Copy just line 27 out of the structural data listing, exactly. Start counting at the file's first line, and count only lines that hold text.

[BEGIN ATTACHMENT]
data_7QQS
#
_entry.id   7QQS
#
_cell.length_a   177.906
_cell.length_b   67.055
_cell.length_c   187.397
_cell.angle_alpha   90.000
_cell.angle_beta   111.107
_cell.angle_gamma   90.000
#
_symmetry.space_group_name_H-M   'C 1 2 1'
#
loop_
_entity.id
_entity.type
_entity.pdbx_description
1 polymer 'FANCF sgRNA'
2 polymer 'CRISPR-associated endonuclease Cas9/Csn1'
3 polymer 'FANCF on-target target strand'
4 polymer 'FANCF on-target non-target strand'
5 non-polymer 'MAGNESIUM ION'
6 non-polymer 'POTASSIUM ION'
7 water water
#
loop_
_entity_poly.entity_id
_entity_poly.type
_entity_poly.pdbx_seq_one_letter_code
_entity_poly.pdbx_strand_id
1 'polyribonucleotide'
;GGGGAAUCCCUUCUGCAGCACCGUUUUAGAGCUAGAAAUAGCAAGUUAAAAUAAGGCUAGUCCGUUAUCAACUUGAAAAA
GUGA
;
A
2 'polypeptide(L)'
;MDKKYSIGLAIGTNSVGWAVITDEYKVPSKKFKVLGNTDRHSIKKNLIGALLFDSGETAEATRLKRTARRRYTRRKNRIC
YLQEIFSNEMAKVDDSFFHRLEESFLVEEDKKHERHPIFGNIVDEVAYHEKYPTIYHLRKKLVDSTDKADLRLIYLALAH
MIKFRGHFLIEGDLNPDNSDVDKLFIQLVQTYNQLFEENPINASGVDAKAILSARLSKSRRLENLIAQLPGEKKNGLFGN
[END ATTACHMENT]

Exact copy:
_entity_poly.entity_id